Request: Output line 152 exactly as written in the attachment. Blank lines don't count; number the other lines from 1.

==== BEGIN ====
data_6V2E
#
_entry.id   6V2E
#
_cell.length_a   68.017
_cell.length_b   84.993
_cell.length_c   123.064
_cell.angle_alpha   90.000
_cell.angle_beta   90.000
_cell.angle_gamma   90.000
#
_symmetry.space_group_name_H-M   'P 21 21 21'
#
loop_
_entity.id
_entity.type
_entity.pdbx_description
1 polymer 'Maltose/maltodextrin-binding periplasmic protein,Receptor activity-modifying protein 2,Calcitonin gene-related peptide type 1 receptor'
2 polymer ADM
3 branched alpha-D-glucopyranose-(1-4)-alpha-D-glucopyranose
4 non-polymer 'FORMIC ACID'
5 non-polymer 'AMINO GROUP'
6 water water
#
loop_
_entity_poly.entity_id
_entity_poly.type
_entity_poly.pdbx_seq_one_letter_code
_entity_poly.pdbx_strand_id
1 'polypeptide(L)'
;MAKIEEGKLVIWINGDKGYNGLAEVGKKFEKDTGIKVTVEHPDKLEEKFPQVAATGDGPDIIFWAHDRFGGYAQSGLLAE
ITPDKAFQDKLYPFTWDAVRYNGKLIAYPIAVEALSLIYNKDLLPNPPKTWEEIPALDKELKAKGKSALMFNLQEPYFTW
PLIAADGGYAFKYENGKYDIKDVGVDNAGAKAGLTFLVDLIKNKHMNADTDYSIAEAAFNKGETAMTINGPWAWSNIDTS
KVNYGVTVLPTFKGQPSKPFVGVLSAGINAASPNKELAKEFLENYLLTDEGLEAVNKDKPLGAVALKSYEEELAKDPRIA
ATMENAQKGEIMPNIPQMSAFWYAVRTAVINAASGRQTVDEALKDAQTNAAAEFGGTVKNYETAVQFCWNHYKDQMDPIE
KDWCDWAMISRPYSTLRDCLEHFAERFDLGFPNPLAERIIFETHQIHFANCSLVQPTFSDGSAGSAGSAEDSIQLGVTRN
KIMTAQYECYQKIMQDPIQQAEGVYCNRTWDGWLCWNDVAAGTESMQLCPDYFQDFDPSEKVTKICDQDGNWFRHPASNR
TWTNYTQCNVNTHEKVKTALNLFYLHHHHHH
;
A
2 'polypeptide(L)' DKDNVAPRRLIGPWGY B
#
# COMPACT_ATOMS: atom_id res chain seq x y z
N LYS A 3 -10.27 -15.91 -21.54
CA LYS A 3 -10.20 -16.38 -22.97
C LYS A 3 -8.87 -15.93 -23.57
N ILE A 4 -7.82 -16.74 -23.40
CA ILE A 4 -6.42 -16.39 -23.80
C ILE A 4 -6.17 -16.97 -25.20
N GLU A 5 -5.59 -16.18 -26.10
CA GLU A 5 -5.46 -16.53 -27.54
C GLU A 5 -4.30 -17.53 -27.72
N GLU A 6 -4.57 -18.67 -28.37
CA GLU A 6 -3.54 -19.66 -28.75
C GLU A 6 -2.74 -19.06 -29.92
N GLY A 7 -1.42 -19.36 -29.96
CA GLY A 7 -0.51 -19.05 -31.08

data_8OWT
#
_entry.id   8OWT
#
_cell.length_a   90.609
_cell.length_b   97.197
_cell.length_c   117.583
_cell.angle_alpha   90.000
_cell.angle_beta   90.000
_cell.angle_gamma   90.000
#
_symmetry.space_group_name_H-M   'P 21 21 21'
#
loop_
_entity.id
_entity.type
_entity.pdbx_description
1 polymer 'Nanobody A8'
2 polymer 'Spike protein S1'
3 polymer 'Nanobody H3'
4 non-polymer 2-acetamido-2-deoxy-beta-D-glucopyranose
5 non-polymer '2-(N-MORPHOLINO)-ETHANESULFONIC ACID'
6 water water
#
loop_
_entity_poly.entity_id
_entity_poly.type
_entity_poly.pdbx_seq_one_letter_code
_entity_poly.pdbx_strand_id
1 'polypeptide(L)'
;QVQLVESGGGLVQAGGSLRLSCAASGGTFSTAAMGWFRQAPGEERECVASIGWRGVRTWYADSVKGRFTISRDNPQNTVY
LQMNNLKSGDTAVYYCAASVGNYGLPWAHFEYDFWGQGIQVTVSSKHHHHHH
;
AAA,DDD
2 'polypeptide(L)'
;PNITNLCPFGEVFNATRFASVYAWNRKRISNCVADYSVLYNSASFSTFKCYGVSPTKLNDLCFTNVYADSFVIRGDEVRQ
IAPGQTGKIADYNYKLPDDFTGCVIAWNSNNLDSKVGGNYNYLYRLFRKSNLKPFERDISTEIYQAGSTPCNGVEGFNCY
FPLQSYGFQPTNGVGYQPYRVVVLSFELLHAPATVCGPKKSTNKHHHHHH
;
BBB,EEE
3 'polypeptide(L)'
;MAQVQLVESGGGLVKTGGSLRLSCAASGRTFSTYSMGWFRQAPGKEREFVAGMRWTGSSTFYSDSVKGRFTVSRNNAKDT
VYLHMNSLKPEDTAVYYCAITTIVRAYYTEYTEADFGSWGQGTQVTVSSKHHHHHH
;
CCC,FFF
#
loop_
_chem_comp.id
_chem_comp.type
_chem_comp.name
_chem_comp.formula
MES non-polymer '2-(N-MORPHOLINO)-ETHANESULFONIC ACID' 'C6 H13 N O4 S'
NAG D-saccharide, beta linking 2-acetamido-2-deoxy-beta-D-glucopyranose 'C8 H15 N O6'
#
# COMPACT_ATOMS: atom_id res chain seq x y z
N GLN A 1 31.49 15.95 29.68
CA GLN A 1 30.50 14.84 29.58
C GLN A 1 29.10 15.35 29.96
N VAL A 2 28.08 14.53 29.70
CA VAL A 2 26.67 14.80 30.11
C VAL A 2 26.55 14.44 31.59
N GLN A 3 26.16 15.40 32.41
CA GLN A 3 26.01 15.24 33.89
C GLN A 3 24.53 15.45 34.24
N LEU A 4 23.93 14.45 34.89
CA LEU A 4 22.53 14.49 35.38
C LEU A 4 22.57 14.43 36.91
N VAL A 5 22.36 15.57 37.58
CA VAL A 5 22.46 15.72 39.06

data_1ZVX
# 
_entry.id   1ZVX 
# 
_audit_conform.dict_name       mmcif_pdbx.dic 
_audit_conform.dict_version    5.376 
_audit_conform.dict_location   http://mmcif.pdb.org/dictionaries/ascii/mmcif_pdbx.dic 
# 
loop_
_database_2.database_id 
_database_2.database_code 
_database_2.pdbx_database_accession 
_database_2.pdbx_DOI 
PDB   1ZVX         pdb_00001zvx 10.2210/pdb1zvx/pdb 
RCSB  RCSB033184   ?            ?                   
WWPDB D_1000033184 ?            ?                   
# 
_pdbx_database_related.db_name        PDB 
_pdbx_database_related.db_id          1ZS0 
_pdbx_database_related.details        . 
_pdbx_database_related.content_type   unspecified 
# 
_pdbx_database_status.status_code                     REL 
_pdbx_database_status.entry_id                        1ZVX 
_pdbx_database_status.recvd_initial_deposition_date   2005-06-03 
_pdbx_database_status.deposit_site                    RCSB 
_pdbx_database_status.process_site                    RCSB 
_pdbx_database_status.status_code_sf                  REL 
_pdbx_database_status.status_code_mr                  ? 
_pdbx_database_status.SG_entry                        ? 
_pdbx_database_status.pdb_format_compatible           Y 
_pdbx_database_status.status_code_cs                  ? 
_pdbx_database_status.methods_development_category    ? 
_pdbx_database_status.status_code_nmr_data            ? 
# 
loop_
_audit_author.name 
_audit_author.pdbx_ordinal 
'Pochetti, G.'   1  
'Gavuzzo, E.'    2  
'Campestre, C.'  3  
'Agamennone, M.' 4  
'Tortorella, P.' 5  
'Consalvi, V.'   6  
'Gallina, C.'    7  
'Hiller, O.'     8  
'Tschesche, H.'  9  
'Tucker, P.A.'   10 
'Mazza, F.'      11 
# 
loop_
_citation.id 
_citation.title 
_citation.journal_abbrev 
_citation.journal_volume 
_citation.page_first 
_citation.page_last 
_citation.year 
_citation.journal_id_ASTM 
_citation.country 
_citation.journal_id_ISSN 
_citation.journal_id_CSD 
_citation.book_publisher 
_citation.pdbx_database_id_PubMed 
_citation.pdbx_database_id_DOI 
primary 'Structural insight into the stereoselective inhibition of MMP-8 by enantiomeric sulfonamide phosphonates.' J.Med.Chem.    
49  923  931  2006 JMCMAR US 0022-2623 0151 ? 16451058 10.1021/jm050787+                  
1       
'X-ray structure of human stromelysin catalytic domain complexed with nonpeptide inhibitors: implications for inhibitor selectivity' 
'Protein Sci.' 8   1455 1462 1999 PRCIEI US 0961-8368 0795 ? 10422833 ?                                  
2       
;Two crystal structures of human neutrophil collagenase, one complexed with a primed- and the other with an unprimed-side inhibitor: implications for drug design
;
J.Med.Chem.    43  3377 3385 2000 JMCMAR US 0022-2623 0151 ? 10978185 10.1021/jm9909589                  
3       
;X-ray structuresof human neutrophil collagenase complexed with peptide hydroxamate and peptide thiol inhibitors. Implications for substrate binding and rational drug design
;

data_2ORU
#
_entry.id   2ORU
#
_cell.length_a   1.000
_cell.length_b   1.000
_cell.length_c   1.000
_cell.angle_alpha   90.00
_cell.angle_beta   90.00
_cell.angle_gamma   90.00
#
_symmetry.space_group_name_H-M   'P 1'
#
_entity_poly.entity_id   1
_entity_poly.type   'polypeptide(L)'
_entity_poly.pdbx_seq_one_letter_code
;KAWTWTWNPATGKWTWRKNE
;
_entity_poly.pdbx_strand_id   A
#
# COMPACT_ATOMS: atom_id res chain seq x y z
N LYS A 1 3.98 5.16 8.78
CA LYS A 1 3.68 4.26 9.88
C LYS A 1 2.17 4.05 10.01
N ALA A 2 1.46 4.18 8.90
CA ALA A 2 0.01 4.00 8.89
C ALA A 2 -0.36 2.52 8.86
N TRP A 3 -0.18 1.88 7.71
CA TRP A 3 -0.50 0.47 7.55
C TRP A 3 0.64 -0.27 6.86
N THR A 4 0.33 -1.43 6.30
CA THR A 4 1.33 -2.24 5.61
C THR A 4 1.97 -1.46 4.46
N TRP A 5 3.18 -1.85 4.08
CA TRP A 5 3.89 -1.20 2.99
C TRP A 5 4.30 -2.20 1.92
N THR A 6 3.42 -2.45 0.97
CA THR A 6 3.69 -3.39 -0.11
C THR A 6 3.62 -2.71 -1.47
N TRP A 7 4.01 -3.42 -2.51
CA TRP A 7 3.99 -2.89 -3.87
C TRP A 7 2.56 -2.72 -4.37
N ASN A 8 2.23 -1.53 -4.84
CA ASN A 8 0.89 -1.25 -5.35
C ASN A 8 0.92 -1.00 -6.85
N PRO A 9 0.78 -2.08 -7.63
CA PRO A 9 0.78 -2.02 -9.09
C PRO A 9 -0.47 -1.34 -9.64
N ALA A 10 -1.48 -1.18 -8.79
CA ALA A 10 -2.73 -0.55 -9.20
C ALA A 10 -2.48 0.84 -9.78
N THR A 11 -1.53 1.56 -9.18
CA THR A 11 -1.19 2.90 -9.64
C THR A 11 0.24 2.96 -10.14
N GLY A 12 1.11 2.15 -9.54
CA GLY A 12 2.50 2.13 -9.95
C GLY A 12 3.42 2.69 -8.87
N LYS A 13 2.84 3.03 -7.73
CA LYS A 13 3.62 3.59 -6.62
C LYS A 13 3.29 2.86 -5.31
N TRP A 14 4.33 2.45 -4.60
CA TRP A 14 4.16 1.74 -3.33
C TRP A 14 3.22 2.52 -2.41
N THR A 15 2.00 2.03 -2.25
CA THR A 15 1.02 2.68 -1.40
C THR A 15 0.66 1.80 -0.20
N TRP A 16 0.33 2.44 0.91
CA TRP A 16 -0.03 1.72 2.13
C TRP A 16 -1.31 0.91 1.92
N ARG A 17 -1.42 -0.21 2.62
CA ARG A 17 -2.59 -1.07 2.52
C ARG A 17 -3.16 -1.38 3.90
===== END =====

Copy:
_pdbx_database_status.deposit_site                    RCSB 